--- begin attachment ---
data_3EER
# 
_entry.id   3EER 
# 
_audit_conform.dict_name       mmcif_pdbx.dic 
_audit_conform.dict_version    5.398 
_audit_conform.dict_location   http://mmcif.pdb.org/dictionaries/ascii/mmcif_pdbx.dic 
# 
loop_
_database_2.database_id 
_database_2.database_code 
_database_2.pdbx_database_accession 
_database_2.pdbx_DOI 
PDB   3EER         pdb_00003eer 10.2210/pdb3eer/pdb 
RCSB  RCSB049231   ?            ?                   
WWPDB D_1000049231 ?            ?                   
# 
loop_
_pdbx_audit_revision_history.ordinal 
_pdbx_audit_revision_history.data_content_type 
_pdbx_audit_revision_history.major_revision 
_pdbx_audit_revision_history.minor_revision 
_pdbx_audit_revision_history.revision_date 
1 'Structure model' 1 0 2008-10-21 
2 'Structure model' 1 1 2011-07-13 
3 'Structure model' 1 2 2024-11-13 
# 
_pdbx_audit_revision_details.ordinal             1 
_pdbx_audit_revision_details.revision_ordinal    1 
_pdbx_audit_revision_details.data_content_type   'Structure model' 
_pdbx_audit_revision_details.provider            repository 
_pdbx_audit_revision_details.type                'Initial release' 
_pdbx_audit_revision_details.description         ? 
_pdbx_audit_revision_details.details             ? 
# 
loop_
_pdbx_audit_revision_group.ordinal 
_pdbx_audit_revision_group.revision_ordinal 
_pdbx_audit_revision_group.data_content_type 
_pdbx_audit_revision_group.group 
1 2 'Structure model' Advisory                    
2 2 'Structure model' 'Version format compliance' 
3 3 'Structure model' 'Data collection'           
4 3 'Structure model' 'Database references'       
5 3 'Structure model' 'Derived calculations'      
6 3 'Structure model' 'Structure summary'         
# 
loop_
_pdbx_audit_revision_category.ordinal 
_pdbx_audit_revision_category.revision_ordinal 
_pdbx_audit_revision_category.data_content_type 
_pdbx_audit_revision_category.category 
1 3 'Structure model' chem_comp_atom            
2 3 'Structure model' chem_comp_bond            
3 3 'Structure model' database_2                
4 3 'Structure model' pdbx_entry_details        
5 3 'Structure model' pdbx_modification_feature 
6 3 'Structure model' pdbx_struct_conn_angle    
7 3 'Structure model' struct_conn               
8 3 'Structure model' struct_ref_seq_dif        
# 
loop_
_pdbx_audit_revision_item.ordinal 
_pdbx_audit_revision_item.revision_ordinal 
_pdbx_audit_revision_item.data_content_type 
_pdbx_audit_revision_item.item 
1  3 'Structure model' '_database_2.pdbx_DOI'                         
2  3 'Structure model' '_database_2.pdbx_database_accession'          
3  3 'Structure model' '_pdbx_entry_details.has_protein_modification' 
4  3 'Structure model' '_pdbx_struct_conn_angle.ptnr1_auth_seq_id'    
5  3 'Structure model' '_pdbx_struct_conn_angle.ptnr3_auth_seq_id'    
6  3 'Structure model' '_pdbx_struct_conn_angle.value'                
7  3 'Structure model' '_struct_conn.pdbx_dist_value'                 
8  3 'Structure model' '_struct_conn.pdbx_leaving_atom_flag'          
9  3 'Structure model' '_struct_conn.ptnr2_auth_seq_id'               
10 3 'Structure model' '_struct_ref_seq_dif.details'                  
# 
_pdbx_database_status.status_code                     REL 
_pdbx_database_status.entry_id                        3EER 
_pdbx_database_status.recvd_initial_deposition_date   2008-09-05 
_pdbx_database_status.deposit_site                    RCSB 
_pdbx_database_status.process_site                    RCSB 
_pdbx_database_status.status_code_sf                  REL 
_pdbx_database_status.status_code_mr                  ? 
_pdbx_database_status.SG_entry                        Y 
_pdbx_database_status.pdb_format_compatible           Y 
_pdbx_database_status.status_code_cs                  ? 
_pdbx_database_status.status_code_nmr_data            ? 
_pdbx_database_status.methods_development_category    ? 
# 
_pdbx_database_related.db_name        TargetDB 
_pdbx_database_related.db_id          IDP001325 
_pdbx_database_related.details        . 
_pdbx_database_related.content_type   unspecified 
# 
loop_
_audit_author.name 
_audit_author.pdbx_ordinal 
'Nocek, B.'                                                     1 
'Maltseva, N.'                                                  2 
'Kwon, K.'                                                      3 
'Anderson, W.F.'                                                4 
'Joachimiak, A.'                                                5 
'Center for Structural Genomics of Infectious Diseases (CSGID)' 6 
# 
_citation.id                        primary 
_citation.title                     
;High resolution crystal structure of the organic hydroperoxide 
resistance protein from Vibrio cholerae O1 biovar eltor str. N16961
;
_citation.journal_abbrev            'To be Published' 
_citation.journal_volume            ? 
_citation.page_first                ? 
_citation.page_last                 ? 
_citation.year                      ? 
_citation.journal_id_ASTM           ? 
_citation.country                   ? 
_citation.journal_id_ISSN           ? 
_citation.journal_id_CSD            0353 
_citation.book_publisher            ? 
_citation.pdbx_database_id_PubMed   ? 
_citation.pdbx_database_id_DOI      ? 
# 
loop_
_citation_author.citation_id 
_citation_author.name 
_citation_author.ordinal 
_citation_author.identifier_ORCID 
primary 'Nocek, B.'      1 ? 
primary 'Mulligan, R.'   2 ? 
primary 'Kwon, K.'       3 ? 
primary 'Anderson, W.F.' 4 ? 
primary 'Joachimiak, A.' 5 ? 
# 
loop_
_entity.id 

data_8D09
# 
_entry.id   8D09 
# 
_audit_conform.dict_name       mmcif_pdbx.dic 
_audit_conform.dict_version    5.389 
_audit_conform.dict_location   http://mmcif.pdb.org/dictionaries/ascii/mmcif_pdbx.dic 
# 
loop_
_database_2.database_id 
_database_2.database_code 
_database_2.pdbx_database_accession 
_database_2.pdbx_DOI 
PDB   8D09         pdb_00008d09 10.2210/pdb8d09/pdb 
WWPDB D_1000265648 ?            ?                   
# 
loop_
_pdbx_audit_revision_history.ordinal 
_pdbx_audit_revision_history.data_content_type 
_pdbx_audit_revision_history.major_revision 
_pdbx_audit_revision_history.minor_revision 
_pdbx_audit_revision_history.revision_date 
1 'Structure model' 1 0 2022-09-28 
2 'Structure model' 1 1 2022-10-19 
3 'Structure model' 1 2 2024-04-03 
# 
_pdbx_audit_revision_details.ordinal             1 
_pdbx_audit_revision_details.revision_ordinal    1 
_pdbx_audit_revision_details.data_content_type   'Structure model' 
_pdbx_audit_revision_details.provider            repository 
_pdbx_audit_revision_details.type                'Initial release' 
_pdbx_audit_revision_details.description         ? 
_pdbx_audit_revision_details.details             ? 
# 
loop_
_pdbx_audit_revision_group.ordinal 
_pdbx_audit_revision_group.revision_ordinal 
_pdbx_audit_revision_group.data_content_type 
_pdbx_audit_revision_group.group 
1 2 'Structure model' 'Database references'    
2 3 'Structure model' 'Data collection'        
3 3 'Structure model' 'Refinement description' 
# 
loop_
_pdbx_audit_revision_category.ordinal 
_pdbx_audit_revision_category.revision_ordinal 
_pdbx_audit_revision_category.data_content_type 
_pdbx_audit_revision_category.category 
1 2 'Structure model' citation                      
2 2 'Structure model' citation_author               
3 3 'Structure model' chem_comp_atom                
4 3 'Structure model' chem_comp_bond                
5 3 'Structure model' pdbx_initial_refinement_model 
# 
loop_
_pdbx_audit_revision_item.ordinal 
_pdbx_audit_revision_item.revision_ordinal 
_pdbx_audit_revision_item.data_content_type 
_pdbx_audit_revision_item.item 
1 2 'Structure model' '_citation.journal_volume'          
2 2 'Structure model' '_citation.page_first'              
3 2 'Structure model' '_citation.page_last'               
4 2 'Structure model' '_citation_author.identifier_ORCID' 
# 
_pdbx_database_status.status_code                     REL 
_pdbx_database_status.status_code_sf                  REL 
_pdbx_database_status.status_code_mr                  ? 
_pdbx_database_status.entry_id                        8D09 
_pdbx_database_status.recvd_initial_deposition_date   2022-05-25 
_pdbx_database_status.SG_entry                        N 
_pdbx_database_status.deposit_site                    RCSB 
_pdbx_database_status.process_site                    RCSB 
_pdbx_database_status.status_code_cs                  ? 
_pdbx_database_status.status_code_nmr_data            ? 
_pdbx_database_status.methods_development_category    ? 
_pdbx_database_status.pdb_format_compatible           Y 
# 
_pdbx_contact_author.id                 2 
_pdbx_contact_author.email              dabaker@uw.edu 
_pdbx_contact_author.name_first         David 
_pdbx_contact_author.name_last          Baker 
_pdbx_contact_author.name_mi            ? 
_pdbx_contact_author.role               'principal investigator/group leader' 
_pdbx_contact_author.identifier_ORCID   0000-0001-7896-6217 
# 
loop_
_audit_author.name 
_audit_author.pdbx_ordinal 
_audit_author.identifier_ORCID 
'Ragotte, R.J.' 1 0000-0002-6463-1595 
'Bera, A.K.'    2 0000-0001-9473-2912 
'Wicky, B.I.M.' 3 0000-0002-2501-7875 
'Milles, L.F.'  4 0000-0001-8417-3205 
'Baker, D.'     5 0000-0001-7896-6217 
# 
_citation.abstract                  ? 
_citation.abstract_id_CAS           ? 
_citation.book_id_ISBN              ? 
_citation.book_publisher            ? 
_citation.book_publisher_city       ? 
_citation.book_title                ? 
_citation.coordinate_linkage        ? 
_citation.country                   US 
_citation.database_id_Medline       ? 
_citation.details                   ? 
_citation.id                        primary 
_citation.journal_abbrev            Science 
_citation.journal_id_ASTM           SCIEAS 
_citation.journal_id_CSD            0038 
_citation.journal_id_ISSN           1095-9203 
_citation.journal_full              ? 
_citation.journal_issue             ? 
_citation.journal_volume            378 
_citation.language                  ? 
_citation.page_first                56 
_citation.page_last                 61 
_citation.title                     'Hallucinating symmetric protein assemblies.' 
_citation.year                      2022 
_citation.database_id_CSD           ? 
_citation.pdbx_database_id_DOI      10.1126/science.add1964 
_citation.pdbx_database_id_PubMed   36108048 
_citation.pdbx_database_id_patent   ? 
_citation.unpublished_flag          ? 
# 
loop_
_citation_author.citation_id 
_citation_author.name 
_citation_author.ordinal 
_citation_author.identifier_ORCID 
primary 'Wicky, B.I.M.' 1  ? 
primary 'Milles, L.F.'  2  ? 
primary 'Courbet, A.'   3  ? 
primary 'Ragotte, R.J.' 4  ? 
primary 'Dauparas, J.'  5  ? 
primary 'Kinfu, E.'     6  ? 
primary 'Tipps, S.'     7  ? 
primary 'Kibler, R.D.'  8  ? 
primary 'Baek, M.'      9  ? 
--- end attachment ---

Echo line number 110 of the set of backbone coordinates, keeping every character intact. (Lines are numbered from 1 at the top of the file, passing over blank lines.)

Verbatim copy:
;